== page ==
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How to talk to your kids about mass shootings

How to talk to your kids about mass shooting?
Posted at 5:48 PM, May 25, 2022

FORT MYERS, Fla. — With the recent mass shooting at Robb Elementary school in Uvalde, Texas, it may be hard for you to speak with your child about what's going on in the news.

If this is the case for you, you aren't alone.

Some parents may find it difficult to talk to their children about the issue and may wonder with the recent mass shooting, how much does mental health service play into this?

According to a report from Mental Health of America, Florida is currently ranked 48th nationwide on access to mental health care. 663,000 adults in the sunshine state are suffering from mental illness and 116,000 youth is suffering from depression-not gaining needed treatment.

"We have to provide mental health services,” said David Thomas, a forensics professor at Florida Gulf Coast University. "Florida has got to invest in mental health, which is tough. they have no desire to do and never have."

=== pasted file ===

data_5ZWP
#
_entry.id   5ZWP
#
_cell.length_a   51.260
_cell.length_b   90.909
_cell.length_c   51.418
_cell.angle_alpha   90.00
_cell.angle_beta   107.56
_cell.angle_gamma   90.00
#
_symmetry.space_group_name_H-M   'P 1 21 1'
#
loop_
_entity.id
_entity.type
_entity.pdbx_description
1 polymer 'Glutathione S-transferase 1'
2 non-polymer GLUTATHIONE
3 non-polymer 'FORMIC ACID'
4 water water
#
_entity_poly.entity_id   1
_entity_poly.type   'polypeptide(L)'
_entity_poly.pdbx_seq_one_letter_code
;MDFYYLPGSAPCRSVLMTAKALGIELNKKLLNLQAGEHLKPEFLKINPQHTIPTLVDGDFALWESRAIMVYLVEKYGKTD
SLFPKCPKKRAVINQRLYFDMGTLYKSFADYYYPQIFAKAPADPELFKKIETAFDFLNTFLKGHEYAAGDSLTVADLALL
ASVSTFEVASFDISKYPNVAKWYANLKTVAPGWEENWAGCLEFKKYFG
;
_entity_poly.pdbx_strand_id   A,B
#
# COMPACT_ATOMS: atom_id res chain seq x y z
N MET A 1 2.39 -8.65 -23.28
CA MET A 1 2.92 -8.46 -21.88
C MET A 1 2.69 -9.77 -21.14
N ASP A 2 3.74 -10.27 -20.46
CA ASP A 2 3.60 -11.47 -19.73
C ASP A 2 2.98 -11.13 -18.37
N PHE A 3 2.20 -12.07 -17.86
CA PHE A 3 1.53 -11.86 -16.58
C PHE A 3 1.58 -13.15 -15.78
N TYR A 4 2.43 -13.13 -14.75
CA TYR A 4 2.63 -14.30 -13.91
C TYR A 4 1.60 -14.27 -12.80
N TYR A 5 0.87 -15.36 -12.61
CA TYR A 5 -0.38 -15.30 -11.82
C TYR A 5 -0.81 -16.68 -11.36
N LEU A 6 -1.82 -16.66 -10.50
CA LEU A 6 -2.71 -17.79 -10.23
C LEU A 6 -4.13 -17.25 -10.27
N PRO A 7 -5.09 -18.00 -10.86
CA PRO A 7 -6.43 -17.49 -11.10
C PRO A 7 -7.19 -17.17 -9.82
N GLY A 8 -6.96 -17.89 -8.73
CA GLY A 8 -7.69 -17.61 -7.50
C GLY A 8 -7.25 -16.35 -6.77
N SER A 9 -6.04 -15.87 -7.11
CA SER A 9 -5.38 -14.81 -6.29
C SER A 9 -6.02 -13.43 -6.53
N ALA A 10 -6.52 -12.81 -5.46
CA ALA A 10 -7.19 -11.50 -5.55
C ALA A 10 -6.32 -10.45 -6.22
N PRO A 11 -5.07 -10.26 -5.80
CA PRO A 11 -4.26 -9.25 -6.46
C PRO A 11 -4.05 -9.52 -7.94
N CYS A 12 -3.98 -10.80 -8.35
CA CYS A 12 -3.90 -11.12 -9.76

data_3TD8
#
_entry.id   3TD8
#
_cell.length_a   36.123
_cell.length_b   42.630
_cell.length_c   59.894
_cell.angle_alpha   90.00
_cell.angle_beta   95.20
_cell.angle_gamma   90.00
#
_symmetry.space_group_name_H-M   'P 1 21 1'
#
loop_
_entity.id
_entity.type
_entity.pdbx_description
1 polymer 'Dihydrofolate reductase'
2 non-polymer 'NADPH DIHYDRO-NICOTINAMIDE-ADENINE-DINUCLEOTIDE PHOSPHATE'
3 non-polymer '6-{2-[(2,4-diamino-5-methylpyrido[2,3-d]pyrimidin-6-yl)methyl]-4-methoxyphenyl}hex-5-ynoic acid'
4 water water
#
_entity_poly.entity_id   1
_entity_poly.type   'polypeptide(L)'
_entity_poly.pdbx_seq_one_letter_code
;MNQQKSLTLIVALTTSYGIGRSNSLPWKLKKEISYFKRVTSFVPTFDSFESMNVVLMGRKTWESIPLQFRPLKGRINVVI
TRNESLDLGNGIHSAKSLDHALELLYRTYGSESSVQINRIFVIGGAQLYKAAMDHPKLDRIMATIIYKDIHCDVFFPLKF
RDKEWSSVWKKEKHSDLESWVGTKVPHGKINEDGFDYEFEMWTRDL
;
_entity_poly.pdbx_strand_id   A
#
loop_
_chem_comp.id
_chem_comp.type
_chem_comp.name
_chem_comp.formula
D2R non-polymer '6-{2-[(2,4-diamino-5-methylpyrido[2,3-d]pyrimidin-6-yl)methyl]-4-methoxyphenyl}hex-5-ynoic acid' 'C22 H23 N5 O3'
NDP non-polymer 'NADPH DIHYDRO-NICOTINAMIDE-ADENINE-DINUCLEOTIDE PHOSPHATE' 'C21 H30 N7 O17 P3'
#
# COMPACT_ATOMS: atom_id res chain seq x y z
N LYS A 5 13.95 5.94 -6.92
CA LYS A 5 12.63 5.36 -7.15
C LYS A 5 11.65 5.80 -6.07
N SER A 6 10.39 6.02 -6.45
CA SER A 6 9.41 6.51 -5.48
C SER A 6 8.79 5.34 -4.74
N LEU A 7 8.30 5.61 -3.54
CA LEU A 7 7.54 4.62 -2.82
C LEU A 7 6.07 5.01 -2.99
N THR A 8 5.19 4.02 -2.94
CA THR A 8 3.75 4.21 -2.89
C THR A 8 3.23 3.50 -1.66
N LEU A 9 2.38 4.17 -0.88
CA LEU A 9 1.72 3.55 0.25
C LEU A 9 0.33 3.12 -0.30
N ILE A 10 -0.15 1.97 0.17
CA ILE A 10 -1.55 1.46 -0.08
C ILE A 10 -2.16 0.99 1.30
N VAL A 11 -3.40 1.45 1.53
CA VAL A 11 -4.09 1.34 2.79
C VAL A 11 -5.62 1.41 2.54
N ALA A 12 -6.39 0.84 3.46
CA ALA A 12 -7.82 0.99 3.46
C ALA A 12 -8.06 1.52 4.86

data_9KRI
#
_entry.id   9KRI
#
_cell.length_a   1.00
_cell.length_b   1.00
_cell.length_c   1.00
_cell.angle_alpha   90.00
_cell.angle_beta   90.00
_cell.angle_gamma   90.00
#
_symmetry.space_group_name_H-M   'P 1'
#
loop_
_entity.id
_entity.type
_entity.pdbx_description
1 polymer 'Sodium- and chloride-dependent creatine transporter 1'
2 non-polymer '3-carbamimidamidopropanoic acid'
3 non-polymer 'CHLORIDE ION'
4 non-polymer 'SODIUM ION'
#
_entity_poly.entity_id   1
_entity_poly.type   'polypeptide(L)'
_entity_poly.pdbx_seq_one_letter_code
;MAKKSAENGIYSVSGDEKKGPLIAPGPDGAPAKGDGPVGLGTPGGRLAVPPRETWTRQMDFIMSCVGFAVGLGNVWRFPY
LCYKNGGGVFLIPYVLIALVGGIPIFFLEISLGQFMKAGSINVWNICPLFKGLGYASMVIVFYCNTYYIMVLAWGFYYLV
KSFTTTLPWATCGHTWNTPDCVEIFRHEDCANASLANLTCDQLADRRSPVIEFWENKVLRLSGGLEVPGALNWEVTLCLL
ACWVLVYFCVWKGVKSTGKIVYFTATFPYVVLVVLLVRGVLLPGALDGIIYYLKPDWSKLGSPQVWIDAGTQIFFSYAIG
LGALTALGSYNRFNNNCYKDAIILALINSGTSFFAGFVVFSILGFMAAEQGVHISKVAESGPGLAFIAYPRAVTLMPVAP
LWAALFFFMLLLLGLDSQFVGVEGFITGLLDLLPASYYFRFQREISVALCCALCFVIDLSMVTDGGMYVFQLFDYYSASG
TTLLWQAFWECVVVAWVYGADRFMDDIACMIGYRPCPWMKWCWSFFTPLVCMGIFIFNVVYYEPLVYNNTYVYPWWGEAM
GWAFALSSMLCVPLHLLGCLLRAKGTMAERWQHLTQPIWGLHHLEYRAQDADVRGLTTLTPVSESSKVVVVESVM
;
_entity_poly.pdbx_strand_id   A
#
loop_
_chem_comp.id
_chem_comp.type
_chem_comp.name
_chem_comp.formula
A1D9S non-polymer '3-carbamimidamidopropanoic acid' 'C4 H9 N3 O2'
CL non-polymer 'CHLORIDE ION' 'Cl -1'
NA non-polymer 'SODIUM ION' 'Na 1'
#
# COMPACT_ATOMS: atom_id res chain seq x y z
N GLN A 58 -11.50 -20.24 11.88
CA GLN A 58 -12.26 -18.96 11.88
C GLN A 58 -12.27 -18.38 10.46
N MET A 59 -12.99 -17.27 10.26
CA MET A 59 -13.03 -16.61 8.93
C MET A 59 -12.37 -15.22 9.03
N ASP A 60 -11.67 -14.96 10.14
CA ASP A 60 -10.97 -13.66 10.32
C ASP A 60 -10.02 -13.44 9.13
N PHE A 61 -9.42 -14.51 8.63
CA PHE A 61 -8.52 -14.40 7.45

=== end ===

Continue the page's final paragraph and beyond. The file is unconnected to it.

Some say that mental health services could help prevent tragedies like the one that happened in Texas which left 21 people dead, and a community in mourning.

“We really need to break the stigma about getting help for mental health," said Amy Ston, Director of Partnership and Clinical Services with Valerie's House, "If we can do that, we may be able to get the help that some of these children need.”

Valerie's House is a non-profit organization that provides support and mental services to families who have lost a loved one. With such a tragedy as this, it will not be an easy discussion for parents to have with their children. However, specialists like Ston said that it is important to have a discussion.

"We have to be mindful of those conversations and what we are allowing to share in the details... It doesn't have to be graphic," Ston said.

When it comes to online materials, monitor what they are reading and seeing, and most importantly ask them how they feel about what is going on.

Ston further shared, "They are unfortunately hearing misinformation…and we want to make sure that the information they hear and understand is correct."

Another useful tip Ston provided was that age plays a huge factor in what information you should share with your child.

"Reassure them there are people to help them," said Ston. "Although these things happen, we need to make sure we carry on with our lives for our children - and that we keep our structure and our routines. Set aside some time to talk with them, that way they can feel safe and secure."